Do you mean an encrypted partition dedicated to only storing those specific secrets, or do you mean an encrypted partition with everything, your whole operating system, on it? I’m no expert at this but in the latter case I suspect that would be less secure than Seahorse because your secret files are available, unencrypted, as soon as you boot up your computer. Then the secrets are only safe when the computer is turned off such that it will require the password to start again.
To add to the previous point, if you boot up with FDE and, say, start browsing the web and there’s some Day 1 in the web browser that allows the hacker to sample your files then plaintext files are completely vulnerable (if you yourself have access to the files). That is basically what @Skalman is saying.
You are also losing some deniability by using only full disk (partition) encryption.
I would definitely say “BOTH” if your threat model justifies it. (The main benefit of FDE is in the case of physical loss of custody over the device.)
Another consideration for Seahorse is that you have the choice between a keyring that unlocks automatically upon login and a keyring that must be manually unlocked. The second case effectively gives you a second password.
i was thinking more in line with the FIRST method but taking advantage of GPT and LUKS to create as many small (as small as possible) each with their own unique unlock pass. it would look like you’re having multiple keyrings inside Seahorse each with ‘stay-locked-on-login’ feature unlike the DEFAULT keyring inside Seahorse that’s aptly named ‘Login’
so yeah in this case my ‘BOTH’ turned up to be ‘MANY’
that’s not a bad idea. how would that work then ?
i was thinking that a system like LUKS + Seahorse is more readily available for most home-users that are using a GNU/Linux distribution (not too many i imagine) …
Not sure what you specifically have in mind, but you can just replace where you say “partitions” with " veracrypt containers" and it’d work the same. Each container acts like a regular file, and when you unlock it it becomes a directory. You can use CLI or the GUI, and you can choose to auto mount some, all, or no containers. Obviously veracrypt has to be running to do all this, so you may need it to autostart depending on your wants. They have a .deb installer or you can download the source and build it yourself.
When you are comparing two different security measures with the question “what is more secure?” I find you are more likely to get a good answer if you follow up with a threat model (what you are trying to protect? from whom? what are their capabilities?) and then compare both security measures to that specific threat.
Otherwise there are just too many variables to have an accurate and actionable answer on whether one measure is “more secure” than another. Partition encryption is useful to solve certain threats, encrypting individual files is useful for others.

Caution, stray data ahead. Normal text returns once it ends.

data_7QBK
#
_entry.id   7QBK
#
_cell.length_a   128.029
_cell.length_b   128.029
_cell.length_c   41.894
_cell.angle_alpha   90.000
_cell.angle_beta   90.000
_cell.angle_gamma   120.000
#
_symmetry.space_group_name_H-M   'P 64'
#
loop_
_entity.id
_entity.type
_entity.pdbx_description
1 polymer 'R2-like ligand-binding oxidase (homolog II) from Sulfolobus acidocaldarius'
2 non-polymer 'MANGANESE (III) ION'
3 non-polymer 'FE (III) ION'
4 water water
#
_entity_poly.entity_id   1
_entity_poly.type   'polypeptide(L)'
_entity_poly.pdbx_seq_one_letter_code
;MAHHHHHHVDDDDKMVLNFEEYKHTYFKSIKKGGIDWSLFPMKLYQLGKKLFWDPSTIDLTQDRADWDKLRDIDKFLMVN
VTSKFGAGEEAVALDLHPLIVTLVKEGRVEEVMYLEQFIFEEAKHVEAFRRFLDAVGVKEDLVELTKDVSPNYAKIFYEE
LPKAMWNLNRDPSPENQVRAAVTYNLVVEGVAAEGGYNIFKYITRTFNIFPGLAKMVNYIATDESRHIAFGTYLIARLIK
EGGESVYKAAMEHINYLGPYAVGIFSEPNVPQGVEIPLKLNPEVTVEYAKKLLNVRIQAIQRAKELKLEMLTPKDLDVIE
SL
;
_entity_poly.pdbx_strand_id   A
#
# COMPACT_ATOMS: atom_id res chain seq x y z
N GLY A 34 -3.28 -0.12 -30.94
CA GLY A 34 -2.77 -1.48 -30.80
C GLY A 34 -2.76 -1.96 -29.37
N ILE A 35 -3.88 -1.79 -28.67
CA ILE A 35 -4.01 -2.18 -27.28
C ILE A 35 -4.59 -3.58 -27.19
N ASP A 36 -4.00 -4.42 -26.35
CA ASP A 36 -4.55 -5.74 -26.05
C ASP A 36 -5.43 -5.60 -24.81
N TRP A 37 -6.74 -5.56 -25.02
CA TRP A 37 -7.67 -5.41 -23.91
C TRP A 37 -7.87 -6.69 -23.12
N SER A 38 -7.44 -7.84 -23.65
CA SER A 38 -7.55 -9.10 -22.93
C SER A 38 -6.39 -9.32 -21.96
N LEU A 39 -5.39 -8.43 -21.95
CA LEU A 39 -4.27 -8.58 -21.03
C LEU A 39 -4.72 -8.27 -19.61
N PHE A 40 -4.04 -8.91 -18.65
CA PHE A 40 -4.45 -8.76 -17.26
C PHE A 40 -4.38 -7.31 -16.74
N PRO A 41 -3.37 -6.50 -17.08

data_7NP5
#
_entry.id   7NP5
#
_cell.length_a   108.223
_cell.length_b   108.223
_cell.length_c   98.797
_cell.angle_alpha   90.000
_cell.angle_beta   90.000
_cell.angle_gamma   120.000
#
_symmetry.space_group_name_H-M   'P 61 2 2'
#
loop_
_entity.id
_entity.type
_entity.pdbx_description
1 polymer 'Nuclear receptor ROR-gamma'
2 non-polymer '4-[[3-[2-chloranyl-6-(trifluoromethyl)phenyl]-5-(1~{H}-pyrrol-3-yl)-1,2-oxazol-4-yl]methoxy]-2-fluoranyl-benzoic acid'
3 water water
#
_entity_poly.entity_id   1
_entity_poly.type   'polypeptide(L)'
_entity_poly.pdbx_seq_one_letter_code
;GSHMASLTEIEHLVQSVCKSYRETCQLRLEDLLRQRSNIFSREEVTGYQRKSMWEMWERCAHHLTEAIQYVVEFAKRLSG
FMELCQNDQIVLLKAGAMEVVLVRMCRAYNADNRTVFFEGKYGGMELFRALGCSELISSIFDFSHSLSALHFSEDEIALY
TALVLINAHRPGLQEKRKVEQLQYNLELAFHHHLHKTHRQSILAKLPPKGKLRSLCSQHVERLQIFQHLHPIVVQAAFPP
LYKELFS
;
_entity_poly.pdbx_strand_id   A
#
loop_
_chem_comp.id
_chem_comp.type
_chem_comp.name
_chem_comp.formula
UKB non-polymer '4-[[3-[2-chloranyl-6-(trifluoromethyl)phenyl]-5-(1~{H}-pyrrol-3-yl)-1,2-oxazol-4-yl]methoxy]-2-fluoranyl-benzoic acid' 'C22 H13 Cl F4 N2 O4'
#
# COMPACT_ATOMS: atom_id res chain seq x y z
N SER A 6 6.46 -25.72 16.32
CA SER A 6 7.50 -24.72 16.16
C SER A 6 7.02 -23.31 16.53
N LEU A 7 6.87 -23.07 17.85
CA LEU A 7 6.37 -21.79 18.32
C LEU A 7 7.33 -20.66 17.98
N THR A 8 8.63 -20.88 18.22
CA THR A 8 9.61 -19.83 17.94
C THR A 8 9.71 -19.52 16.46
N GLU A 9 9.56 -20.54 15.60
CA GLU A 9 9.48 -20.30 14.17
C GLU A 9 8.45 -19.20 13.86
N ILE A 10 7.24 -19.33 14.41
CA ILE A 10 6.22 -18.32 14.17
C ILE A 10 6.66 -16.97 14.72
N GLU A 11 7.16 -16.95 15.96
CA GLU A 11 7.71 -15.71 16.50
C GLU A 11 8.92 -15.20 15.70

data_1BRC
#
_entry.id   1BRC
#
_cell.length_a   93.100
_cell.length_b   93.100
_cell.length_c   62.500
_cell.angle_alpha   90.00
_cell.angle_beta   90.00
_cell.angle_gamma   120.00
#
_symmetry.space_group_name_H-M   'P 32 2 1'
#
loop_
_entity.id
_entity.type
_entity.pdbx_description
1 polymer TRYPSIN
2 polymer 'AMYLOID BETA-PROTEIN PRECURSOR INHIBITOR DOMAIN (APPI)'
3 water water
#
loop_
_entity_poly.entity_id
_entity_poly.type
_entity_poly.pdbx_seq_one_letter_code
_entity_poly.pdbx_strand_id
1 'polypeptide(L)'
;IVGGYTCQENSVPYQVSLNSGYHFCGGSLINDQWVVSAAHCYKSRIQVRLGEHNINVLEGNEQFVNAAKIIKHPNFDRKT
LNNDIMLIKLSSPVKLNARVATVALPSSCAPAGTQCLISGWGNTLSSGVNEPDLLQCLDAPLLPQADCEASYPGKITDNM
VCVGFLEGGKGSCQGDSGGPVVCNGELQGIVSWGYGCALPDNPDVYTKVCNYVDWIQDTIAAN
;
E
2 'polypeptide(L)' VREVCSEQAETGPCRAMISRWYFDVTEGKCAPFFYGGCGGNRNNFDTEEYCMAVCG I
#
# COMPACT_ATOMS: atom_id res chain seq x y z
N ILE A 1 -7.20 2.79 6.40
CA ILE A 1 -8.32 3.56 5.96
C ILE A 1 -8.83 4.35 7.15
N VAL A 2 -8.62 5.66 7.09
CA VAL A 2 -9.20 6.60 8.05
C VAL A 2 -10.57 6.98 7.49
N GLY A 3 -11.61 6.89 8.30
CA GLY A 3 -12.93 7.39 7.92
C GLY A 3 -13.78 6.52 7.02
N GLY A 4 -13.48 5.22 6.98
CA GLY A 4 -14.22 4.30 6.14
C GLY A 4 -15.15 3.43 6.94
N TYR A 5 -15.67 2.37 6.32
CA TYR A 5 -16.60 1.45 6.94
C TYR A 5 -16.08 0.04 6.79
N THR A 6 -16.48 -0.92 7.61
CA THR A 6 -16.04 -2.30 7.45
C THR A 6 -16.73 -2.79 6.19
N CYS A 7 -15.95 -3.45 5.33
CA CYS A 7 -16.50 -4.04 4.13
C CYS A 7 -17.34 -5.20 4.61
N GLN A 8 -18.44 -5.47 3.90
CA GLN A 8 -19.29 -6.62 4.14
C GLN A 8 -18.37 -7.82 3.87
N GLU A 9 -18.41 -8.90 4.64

bookmarks, random-stuff, invoices, some-complex passwords/passphrases that i merely test and store in .txt files, av-files, pictures (of all sorts and sizes), some pkeys, the ocasional meme-collection that i put together myself, .tar-files, .zip-files, maybe back-ups, screen-shots, shorter-or-longer letters, learning-materials, manga, books-in-digital-format, famous-quotes, random-interesting-or-funny lines from movie-scripts, etc, etc.
basically just personal-stuff that i’d like to keep encrypted and kept separate based on the frequency i access them and how much space they take up.
i do agree that both encrypted partitions and files serve their purpose, so for simplicity sake just pick an example and illustrate that and i’ll decide if that is more or less what i had in mind.
do i really need to protect myself from somebody ? maybe i’m just the kind of guy who does this for sport …
Then, if it was me (and it is because I’m currently doing what I’m about to describe to you), I’d make a however-large veracrypt container and store all that stuff in there. When you want to access it, you just open veracrypt, use your password or keyfile(s) or both and mount the container, and there’s all your stuff. When you’re done, dismount it in veracrypt and copy the container over to some external storage as a backup. EZPZ
i’ll accept your suggestion as one way of going about it. any input is ofc welcome and appreciated.
my mind however works best when i triage information based on type and how frequent i need to access/read/modify information so having it all in one basket wouldn’t fit this criteria. this is not a server or a machine i use to keep stuff for remote access so that’s another thing … just personal stuff that i keep local (no backups leave my LAN).
i’m not looking for EZPZ (like i said it’s just sport for me). some people play Chess and make crosswords to keep sharp while i do this so until now i’m leaning toward the multiple LUKS encrypted partitions with different not-so-long-and-complex passphrases instead of just one big partition that would expose everything when unlocked at the same time.
i also take into account that even Linux can get viruses or have other malware although this LMini is entirely air-gapped (no radio NICs at all) and has just a minimum of blobs remaining in the iME. that said if this machine would get infiltrated information could be extracted after one of those partitions is unlocked so i would say that QubesOS would be better compartmentalized however i don’t believe i need to escalate and worry that much after all this is just FUN but still a learning experience that i try to take seriously …